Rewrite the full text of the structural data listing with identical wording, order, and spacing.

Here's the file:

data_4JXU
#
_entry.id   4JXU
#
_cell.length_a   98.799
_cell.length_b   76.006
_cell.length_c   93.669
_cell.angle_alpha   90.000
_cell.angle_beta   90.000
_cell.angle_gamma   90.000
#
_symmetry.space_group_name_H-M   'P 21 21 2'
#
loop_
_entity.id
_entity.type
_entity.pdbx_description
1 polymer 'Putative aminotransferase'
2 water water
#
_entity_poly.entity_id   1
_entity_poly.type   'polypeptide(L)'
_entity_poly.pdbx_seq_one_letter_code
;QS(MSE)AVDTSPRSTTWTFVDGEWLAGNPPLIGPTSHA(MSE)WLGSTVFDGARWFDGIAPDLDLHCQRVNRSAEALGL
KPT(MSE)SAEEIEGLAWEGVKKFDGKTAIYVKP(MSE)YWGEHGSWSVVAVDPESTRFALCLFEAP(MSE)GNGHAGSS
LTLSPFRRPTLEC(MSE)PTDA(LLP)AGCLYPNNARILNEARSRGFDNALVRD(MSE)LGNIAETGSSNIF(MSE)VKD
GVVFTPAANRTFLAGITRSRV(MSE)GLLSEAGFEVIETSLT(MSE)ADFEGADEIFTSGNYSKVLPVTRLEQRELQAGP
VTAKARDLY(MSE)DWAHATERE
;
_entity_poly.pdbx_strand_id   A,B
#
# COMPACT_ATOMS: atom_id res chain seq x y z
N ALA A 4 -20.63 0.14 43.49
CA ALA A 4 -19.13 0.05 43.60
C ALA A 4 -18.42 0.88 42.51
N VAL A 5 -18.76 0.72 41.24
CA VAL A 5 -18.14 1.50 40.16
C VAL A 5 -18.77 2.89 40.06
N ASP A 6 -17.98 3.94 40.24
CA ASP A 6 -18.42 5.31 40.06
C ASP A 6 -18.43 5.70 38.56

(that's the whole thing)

data_4JXU
#
_entry.id   4JXU
#
_cell.length_a   98.799
_cell.length_b   76.006
_cell.length_c   93.669
_cell.angle_alpha   90.000
_cell.angle_beta   90.000
_cell.angle_gamma   90.000
#
_symmetry.space_group_name_H-M   'P 21 21 2'
#
loop_
_entity.id
_entity.type
_entity.pdbx_description
1 polymer 'Putative aminotransferase'
2 water water
#
_entity_poly.entity_id   1
_entity_poly.type   'polypeptide(L)'
_entity_poly.pdbx_seq_one_letter_code
;QS(MSE)AVDTSPRSTTWTFVDGEWLAGNPPLIGPTSHA(MSE)WLGSTVFDGARWFDGIAPDLDLHCQRVNRSAEALGL
KPT(MSE)SAEEIEGLAWEGVKKFDGKTAIYVKP(MSE)YWGEHGSWSVVAVDPESTRFALCLFEAP(MSE)GNGHAGSS
LTLSPFRRPTLEC(MSE)PTDA(LLP)AGCLYPNNARILNEARSRGFDNALVRD(MSE)LGNIAETGSSNIF(MSE)VKD
GVVFTPAANRTFLAGITRSRV(MSE)GLLSEAGFEVIETSLT(MSE)ADFEGADEIFTSGNYSKVLPVTRLEQRELQAGP
VTAKARDLY(MSE)DWAHATERE
;
_entity_poly.pdbx_strand_id   A,B
#
# COMPACT_ATOMS: atom_id res chain seq x y z
N ALA A 4 -20.63 0.14 43.49
CA ALA A 4 -19.13 0.05 43.60
C ALA A 4 -18.42 0.88 42.51
N VAL A 5 -18.76 0.72 41.24
CA VAL A 5 -18.14 1.50 40.16
C VAL A 5 -18.77 2.89 40.06
N ASP A 6 -17.98 3.94 40.24
CA ASP A 6 -18.42 5.31 40.06
C ASP A 6 -18.43 5.70 38.56